1997 ended with McMahon facing real-life controversy following Bret Hart's controversial departure from the company, dubbed as the Montreal Screwjob. This proved to be one of several founding factors in the launch of the Attitude Era as well as the creation of McMahon's on-screen character, "Mr. McMahon".
Prior to the Montreal Screwjob, which took place at the 1997 Survivor Series, former WCW talent were being hired by the WWF, including Stone Cold Steve Austin, Mankind, and Vader. Austin was slowly brought in as the new face of the company despite being promoted as an antihero, starting with his "Austin 3:16" speech shortly after defeating Jake Roberts in the tournament finals at the King of the Ring pay-per-view in 1996.
World Wrestling Federation, Inc. / World Wrestling Federation Entertainment, Inc.
On May 6, 1998, Titan Sports, Inc. was renamed World Wrestling Federation, Inc. It was renamed World Wrestling Federation Entertainment, Inc. a year later.
On April 29, 1999, the WWF made its return to terrestrial television, airing a special program known as SmackDown! on the fledgling UPN network. The Thursday night show became a weekly series on August 26, 1999—competing directly with WCW's Thursday night program Thunder on TBS. In 2000, the WWF, in collaboration with television network NBC, announced the creation of the XFL, a new professional league that debuted in 2001. The league had high ratings for the first few weeks, but initial interest waned and its ratings plunged to dismally low levels (one of its games was the lowest-rated prime-time show in the history of American television). NBC walked out on the venture after only one season, but McMahon intended to continue alone. However, after being unable to reach a deal with UPN, McMahon shut down the XFL.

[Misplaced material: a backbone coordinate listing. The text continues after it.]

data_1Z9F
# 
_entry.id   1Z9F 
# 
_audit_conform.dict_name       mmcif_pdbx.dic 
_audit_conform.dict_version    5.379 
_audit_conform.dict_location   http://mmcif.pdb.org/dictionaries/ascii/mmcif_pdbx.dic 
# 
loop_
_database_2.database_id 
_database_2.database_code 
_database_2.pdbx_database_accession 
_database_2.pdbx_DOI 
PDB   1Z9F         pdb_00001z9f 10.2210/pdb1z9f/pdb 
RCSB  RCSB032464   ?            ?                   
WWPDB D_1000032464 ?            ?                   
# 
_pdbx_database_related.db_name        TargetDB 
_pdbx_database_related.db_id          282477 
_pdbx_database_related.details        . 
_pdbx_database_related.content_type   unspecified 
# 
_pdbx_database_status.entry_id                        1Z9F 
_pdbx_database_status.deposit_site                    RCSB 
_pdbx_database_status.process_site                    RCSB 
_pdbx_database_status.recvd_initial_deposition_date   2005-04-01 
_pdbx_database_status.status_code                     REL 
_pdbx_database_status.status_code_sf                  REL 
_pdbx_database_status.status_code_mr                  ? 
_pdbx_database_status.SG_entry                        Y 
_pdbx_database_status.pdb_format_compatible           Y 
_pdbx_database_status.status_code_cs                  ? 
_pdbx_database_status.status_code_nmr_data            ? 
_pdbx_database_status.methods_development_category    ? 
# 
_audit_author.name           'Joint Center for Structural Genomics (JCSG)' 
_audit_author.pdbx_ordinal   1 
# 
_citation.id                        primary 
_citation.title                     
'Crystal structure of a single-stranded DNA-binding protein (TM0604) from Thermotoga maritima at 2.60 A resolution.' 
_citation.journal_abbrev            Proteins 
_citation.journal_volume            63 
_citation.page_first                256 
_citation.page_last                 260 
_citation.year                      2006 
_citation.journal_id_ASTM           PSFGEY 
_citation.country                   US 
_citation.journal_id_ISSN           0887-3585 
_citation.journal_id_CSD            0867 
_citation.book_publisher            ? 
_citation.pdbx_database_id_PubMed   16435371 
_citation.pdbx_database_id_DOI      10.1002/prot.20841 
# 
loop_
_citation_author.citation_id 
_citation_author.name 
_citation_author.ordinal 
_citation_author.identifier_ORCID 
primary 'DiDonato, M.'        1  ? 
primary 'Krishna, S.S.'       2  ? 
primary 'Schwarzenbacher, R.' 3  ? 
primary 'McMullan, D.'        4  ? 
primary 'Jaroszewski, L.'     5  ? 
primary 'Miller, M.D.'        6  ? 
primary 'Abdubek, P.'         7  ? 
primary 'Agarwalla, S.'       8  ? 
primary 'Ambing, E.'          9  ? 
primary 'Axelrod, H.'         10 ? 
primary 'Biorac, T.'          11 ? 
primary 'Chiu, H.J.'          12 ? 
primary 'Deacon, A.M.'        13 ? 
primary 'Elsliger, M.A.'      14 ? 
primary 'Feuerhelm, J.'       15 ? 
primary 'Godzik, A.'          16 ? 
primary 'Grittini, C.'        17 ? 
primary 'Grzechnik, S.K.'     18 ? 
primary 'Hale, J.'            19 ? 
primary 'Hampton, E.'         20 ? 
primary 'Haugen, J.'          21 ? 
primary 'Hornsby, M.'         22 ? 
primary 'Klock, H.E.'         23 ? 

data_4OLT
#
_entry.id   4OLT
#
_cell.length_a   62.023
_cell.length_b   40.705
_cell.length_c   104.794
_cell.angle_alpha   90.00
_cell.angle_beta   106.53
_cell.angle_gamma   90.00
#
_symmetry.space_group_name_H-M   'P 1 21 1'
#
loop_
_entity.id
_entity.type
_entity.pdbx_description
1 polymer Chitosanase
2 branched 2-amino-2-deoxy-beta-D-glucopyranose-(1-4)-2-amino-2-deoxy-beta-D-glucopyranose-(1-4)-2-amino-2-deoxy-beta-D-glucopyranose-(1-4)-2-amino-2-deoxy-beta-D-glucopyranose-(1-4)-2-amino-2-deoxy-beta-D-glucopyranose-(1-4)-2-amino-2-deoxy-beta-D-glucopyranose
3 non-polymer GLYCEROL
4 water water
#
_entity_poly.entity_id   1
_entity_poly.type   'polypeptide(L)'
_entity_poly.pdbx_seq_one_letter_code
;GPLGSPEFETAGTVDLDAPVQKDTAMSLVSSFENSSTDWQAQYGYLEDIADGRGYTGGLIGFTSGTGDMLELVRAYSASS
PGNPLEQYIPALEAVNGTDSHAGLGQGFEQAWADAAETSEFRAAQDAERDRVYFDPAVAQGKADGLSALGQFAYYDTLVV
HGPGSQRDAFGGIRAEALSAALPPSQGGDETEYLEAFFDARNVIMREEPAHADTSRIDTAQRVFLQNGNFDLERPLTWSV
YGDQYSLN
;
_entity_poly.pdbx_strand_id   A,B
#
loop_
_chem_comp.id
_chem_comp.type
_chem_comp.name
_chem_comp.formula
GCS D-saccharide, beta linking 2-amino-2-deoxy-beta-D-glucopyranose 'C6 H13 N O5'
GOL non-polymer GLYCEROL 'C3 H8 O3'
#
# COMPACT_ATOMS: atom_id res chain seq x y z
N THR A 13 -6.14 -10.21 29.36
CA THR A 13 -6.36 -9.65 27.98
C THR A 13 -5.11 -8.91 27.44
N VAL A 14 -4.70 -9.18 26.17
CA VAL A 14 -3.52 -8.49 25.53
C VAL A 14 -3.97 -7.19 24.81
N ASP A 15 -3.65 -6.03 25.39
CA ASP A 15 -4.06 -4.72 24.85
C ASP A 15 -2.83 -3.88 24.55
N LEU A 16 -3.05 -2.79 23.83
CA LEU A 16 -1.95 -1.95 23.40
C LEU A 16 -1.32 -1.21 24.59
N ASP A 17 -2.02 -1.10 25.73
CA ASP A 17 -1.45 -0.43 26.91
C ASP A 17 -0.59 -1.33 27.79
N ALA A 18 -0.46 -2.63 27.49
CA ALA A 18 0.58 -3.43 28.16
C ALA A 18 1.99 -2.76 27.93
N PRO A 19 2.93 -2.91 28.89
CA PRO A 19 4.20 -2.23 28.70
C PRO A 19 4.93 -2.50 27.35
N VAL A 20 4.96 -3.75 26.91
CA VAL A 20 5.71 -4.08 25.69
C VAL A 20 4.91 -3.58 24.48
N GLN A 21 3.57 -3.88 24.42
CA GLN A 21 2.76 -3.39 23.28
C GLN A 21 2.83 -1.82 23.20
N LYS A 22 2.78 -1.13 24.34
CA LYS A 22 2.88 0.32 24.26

On October 19, 1999, World Wrestling Federation, Inc. launched an initial public offering as a publicly traded company, trading on the New York Stock Exchange (NYSE) with the issuance of stock then valued at $172.5 million. The company has traded on the NYSE since its launch under ticker symbol WWE.
Acquisition of WCW and ECW
By the fall of 1999, the Attitude Era had turned the tide of the Monday Night Wars into WWF's favor. After Time Warner merged with AOL, Ted Turner's control over WCW was considerably reduced, and the newly merged company announced a complete lack of interest in professional wrestling as a whole, and decided to sell WCW in its entirety. Although Eric Bischoff, whom Time Warner fired as WCW president in October 1999, was nearing a deal to purchase the company, in March 2001 McMahon acquired the rights to WCW's trademarks, tape library, contracts, and other properties from AOL Time Warner for a number reported to be around $7 million. Shortly after WrestleMania X-Seven, the WWF launched the Invasion storyline, integrating the incoming talent roster from WCW and Extreme Championship Wrestling (ECW). With this purchase, WWF now became by far the largest wrestling promotion in the world. The assets of ECW, which had folded after filing for bankruptcy protection in April 2001, were purchased by WWE in mid-2003.
World Wrestling Entertainment, Inc. / WWE
On May 5, 2002, the World Wrestling Federation announced it was changing both its company name and the name of its wrestling promotion to World Wrestling Entertainment (WWE). Although mainly caused by an unfavorable ruling in its dispute with the World Wildlife Fund regarding the "WWF" initialism, the company noted it provided an opportunity to emphasize its focus on entertainment.